Best cars

Best luxury electric cars 2021

Our top picks for the best luxury electric cars in 2021, from Audi to Tesla

Mercedes EQC

When the first truly modern electric cars were being released around a decade ago – such as the Tesla Model S in 2012 – manufacturers aimed their products mostly at wealthy buyers. This was because of the huge production and research costs of bringing out cars with the technology, which meant that high price tags were inevitable. Rather than cut back to offer cheaper cars, the models were tailored to the luxury market.

It proved to be a success, and while you can now buy many mainstream, cheaper cars with electric power, the market is now awash with luxury electric cars – and the benefits of electric power, such as the near-silent running and punchy performance, are well suited to luxury cars.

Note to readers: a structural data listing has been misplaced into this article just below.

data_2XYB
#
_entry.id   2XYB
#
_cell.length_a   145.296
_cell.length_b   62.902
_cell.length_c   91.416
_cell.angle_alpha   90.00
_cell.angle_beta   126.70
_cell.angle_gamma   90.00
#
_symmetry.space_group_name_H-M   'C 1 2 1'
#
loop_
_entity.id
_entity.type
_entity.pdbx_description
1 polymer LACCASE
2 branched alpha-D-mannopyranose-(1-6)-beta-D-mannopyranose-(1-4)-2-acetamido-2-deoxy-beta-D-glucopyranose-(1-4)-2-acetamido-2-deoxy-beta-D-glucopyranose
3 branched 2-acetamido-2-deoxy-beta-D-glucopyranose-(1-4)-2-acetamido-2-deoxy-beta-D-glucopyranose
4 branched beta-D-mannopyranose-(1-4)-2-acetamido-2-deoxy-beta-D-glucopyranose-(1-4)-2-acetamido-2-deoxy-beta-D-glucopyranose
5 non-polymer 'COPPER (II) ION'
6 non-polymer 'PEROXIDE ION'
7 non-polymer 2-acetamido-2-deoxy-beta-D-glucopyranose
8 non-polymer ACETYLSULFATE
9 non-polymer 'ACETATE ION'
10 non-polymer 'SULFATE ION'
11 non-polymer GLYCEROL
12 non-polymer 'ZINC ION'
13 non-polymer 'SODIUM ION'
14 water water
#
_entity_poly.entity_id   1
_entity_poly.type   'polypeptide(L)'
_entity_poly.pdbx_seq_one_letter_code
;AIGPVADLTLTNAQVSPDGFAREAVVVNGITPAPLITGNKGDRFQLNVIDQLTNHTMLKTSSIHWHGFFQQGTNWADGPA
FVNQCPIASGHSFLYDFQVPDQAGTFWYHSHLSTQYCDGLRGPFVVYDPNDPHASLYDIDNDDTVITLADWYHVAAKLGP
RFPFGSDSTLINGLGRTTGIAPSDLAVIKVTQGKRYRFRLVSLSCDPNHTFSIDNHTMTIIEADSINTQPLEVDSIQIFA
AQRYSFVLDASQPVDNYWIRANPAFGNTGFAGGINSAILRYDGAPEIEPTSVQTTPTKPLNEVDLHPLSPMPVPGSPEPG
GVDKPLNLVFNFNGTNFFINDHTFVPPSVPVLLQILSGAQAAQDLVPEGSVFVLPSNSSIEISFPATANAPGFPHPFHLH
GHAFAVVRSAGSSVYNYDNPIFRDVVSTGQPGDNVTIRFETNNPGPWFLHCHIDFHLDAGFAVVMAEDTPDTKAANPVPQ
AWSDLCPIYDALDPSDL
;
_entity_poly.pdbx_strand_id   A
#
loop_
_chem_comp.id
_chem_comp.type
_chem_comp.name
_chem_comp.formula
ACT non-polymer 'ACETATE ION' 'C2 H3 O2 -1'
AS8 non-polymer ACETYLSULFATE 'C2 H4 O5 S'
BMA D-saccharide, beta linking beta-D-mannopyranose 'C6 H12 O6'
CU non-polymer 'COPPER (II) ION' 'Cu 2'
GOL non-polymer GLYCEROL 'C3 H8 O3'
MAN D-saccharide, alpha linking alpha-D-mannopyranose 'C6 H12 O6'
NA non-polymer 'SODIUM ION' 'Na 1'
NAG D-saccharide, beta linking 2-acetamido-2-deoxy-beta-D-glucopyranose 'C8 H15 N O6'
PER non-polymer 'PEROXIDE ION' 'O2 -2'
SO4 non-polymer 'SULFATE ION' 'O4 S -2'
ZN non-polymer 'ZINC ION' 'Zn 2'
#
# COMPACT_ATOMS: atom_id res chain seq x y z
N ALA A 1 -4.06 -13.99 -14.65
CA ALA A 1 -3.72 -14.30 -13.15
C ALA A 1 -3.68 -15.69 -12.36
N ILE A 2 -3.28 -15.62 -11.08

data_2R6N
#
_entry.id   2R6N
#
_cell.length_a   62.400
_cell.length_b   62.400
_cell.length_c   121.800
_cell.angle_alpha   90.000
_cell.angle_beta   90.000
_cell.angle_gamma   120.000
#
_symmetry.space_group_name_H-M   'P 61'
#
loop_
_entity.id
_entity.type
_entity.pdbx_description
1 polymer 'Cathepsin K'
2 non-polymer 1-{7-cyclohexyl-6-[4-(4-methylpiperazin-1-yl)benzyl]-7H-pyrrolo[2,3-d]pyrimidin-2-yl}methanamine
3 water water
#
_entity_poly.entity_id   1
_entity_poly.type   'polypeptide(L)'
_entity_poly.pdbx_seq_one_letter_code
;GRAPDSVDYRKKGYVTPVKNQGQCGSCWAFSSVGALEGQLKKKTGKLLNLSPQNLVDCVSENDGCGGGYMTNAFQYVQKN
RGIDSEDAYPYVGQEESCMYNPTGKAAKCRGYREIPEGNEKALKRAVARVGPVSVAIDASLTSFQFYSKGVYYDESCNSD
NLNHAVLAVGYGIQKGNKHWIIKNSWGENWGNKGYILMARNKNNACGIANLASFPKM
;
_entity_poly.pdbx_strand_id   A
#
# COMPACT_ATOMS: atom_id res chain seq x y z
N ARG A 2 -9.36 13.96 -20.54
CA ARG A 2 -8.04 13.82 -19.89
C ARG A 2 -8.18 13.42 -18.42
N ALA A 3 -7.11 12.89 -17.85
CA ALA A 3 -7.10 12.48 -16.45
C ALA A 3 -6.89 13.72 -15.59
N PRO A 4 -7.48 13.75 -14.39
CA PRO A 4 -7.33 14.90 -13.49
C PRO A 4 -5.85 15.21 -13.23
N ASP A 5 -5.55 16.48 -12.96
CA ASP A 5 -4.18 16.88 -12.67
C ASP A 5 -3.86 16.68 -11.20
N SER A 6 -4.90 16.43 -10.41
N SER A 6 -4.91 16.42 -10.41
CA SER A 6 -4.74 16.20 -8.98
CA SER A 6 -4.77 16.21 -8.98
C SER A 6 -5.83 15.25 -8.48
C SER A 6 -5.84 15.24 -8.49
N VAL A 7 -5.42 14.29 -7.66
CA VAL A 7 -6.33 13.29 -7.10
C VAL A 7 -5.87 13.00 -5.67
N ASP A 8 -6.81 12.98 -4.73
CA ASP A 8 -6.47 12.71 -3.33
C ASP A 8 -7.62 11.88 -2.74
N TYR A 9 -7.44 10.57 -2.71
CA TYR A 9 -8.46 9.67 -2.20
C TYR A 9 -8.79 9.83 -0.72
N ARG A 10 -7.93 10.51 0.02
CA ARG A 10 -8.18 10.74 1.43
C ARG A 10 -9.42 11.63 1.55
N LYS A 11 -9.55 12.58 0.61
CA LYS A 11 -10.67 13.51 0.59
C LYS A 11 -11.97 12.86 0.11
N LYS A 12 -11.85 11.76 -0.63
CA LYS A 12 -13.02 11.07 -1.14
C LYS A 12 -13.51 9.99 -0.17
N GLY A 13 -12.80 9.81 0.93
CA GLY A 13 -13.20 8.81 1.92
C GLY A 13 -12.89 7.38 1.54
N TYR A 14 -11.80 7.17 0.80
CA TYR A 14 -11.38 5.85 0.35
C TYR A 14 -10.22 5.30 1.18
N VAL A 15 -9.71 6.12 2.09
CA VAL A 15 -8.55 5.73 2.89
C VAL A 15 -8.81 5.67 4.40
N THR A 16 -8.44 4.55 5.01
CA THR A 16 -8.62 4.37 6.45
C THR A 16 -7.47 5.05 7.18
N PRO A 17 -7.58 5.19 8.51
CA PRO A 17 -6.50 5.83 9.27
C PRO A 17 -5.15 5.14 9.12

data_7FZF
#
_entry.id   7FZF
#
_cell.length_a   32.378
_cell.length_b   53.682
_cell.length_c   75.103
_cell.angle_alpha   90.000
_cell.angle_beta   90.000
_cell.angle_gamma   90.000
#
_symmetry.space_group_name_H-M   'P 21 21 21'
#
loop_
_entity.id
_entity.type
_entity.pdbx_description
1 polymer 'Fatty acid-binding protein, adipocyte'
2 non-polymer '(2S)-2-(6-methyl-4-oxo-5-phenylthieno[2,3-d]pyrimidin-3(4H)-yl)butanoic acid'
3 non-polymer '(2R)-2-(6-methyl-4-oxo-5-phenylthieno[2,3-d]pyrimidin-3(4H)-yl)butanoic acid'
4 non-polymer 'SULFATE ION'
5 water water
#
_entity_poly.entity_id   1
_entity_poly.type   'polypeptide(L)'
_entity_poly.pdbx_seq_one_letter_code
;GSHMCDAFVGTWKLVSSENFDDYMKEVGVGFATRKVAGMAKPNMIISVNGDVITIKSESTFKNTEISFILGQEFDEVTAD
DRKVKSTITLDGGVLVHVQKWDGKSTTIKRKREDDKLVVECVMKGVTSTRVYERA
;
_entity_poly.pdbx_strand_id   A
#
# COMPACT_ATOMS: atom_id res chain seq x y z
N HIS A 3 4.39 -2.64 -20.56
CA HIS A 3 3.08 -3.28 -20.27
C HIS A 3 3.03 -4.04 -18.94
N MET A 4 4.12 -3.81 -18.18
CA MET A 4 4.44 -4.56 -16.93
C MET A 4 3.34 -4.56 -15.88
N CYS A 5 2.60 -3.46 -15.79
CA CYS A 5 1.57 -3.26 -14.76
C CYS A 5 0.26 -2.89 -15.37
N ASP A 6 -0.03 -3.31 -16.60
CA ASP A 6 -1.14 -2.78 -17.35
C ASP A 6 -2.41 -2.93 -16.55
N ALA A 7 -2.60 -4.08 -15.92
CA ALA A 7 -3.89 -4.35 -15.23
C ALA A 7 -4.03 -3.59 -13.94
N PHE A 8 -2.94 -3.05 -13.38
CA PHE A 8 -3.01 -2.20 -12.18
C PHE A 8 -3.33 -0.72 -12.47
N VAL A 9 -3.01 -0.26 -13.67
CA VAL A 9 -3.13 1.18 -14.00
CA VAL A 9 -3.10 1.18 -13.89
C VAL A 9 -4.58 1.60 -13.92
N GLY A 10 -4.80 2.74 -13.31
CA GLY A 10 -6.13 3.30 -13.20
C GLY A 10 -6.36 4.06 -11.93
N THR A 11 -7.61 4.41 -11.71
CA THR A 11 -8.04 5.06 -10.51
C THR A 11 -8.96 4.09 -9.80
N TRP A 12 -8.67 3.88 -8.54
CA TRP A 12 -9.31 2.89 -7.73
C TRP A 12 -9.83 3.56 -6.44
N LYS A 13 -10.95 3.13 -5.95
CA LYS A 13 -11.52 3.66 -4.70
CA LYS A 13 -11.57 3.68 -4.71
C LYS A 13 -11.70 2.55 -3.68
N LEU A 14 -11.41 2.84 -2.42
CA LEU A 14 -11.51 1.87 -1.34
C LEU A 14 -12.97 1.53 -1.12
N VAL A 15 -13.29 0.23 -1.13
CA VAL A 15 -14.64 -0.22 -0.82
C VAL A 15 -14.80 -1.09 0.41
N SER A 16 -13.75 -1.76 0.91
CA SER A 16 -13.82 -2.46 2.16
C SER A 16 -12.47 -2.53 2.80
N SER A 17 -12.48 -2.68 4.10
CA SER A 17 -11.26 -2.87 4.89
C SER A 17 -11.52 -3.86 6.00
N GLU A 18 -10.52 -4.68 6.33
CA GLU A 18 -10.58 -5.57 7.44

These models have a few things in common. Most luxury electric cars have stunning performance (a trend set by Tesla with outrageous 0-60mph times from most of its cars) and are very relaxing to drive. They're usually quite large, as they have big battery packs to allow for a long driving ranges. Rapid charging is common, as well as leather-clad interiors full of modern kit and huge touchscreen displays.

Read on for our picks for the top luxury electric cars for 2021, available now or coming very soon...

Audi e-tron

The e-tron was Audi’s first electric production car, and if it looks familiar, that’s because it’s closely based on the existing Q5 and Q7 SUVs. Inside, it’s unmistakably an Audi. Fusing the high-technology with the beautiful, it feels every inch a luxury SUV.